Biologists have discovered a fungus that turns insects into “zombies”

Biologists from California have discovered an unusual fungus that penetrates the brain of fruitfly flies and turns them into obedient zombies that spread it among healthy insects.

“There are several microbes, fungi and protozoa that can control the behavior of multicellular animals. We still do not understand how they “break” the nervous system of the victims, and opening a fungus infecting the fruit fly gives us a chance to reveal this secret, “says Carolyn Elya of the University of California, Berkeley, USA.

Backstage puppeteer

In recent years, biologists have discovered dozens of examples that parasites can directly control the behavior of the host. For example, the virus LdMNPV can make caterpillars of silkworms climb up trees and turn into a “virus bomb”, and the larvae of flies-humpbacks cause bees to escape from the hive. The cat’s parasite of toxoplasma can “reprogram” the memory of a person and mice, making the former susceptible to suicide, and the second – fearless.

The most “advanced” and interesting example of such parasites are still fungi of the genus Ophiocordyceps, affecting ants living in the tropical forests of South and Central America. When this “zombie” fungus penetrates the victim’s body, it radically changes its behavior, causing the ant to attach to branches and leaves of trees over an anthill and over the paths along which its relatives go to search for food in the forest.

Elia and her colleagues actually accidentally discovered another example of such an “invisible puppeteer”, which affects not the ants, but fruit flies-drosophila-analogues of laboratory mice among insects.

In the summer of 2015, as the biologist says, she left half a spoiled watermelon on the balcony of the apartment, hoping to attract new fruit flies and collect larvae for experiments in her laboratory.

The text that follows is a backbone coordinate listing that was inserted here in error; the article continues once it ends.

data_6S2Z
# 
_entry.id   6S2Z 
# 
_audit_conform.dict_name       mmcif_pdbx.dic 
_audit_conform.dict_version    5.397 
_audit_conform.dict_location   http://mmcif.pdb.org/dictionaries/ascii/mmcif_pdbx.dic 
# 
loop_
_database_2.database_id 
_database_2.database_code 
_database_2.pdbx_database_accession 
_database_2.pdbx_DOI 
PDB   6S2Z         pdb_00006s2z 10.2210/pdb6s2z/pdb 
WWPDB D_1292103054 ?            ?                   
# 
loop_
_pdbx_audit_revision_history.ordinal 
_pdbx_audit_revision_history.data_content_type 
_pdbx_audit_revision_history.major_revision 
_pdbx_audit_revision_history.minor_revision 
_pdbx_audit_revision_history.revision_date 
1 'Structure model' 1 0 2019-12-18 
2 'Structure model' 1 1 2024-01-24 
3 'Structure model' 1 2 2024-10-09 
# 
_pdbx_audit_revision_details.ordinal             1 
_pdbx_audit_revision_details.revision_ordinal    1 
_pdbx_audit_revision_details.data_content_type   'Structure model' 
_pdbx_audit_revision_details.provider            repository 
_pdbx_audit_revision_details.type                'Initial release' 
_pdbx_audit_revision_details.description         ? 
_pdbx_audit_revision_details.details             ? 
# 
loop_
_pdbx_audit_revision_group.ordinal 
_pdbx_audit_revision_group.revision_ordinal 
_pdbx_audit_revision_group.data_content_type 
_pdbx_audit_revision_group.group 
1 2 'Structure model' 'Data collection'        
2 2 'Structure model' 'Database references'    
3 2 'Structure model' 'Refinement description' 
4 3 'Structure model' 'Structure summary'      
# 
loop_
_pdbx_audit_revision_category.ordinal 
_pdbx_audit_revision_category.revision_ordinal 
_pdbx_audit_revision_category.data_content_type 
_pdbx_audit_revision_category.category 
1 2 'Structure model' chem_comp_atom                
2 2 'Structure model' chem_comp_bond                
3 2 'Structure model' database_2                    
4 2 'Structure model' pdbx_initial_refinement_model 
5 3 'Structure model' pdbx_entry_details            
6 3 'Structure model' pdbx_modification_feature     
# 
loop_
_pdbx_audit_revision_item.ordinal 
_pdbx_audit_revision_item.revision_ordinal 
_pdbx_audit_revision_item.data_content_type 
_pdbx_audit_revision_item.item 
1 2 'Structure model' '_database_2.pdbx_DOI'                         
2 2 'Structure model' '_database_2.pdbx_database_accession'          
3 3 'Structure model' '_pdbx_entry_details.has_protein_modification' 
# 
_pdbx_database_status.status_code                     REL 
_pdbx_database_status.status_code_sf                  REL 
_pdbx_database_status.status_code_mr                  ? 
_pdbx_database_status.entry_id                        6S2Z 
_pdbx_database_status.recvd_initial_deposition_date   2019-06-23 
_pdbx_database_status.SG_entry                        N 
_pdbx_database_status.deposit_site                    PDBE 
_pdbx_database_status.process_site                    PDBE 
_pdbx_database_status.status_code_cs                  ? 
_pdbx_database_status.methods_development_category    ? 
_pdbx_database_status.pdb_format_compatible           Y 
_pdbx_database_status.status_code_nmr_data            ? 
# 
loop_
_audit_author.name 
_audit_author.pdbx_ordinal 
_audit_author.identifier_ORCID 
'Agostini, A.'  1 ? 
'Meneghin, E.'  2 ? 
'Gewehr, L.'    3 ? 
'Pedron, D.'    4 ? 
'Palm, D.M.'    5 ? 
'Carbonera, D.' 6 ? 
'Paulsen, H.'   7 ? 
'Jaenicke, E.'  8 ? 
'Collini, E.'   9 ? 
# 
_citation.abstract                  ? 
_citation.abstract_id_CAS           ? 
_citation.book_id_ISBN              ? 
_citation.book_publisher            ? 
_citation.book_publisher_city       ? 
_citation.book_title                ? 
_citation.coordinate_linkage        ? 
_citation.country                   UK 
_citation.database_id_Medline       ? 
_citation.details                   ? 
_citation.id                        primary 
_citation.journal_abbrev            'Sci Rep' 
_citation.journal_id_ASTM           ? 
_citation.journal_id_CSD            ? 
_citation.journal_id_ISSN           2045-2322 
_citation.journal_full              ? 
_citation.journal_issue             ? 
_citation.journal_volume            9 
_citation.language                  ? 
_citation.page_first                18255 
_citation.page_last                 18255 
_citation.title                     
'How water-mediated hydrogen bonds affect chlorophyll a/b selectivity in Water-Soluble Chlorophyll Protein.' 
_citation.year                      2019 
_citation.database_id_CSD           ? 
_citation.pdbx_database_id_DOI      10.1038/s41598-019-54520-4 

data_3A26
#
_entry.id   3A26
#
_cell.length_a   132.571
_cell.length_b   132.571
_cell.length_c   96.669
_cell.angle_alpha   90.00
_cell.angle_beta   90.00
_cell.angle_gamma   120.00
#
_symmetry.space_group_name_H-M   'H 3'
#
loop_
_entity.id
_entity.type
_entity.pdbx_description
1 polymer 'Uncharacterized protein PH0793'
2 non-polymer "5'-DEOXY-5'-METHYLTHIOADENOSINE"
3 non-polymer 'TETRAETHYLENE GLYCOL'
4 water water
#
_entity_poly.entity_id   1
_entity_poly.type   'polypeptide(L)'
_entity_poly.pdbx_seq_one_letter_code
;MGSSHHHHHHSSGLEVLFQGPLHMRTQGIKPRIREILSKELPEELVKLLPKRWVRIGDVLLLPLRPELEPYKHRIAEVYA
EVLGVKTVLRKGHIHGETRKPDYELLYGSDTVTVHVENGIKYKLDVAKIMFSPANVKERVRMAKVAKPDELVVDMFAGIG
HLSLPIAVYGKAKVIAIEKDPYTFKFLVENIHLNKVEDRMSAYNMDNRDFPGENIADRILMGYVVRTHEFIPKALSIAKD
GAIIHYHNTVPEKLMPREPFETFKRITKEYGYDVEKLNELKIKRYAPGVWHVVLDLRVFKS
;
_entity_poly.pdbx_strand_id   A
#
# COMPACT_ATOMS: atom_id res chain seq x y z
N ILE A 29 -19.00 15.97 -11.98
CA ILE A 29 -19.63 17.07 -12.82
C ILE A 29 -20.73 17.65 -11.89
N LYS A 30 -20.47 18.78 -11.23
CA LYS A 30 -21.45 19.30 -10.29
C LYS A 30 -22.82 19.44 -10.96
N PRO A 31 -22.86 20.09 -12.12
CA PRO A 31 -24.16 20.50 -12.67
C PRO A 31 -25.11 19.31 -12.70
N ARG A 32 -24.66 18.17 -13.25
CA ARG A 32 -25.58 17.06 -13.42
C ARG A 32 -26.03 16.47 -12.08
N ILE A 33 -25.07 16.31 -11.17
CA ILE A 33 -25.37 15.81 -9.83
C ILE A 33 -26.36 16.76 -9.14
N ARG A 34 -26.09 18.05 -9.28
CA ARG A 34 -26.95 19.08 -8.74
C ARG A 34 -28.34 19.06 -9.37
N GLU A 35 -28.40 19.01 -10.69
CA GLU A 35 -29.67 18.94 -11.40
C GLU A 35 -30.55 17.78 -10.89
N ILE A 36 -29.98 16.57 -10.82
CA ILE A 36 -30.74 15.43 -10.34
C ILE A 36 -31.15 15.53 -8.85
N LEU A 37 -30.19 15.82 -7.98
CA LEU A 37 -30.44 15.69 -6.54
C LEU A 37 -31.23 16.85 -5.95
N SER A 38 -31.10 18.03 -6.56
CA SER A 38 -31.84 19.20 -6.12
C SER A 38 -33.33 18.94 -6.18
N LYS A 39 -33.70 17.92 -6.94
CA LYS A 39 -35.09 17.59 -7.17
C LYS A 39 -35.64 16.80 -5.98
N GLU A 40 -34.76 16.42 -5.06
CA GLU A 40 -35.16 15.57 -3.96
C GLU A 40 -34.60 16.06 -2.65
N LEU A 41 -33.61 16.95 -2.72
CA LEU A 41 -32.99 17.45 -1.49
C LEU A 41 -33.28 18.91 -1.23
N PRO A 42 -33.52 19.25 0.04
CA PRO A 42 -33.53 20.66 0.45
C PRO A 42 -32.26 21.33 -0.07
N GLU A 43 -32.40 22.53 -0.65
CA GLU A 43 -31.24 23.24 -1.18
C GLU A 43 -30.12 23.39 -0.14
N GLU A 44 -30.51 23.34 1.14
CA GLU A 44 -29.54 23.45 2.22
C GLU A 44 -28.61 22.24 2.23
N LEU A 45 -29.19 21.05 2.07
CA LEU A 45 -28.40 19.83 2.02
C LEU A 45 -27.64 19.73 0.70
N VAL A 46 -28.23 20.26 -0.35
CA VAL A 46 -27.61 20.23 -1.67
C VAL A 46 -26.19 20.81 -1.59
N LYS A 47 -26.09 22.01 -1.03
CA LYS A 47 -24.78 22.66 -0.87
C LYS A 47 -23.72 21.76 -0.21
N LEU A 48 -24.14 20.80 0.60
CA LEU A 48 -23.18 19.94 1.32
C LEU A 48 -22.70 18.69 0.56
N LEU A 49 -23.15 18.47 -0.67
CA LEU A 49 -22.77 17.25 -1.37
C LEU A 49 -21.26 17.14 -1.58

After a while, the flies really began to multiply in the rotting pulp of watermelon, however some of the adult insects, as Elia remarked casually, behaved in a very strange way. They circled the balcony, gradually rising to its ceiling. Having reached it, the flies froze, pulled out their proboscis, attached them to the wall, lifted their wings unnaturally and died.

Having collected several dead bodies of flies, Elya analyzed their contents and discovered on their surface a large number of spores of the parasitic fungus Entomophthora muscae, which scientists have long considered as one of the means to combat meat and common flies.

Invisible hand fungus

The discovery of the controversy of this fungus caused her to assume that the strange behavior of the flies and the spores of Entomophthora muscae may be related. She tested this theory by trying to infect laboratory Drosophila with this fungus, whose name in Latin translates as “killer insects.”

Initially, the biologists did not succeed – the fungus persistently “hid” from them and did not want to reproduce in “greenhouse” conditions. Later, scientists found that the standardized food for Drosophila contains antibiotics that kill fungi, which is why the spores of “insect killers” did not get accustomed.

When scientists transferred the fruit fly to “organic food”, the fungus quickly penetrated into their body, first of all, infecting the largest nerve nodes of insects. Parallel to this, the threads of his mycelium penetrated into the fat stores of flies and began to “pump out” energy from them.

While Drosophila remained fat, E. muscae did not manifest itself and did not affect the behavior of insects. The situation changed dramatically after the depletion of its stocks – the threads of the “insect killer” began to germinate in all the organs of the fly and took control of her brain, causing the doomed creature to climb up.

Only after his victim was attached to the ceiling, the fungus killed her, “eaten” her brain and muscles, and began to scatter spores. Similarly, like his distant cousin Ophiocordyceps, he provided the maximum “radius of damage”, infecting the remaining flies and larvae living next to his prey.

In turn, the discovery of the zombie-hulk, which affects the well-studied fruit fly, will help scientists maximize our chances of revealing the secrets of how these “behind-the-scenes puppeteers” manipulate the behavior of the victims, distinguish them from “incompatible” insects and find out what is happening in environment.

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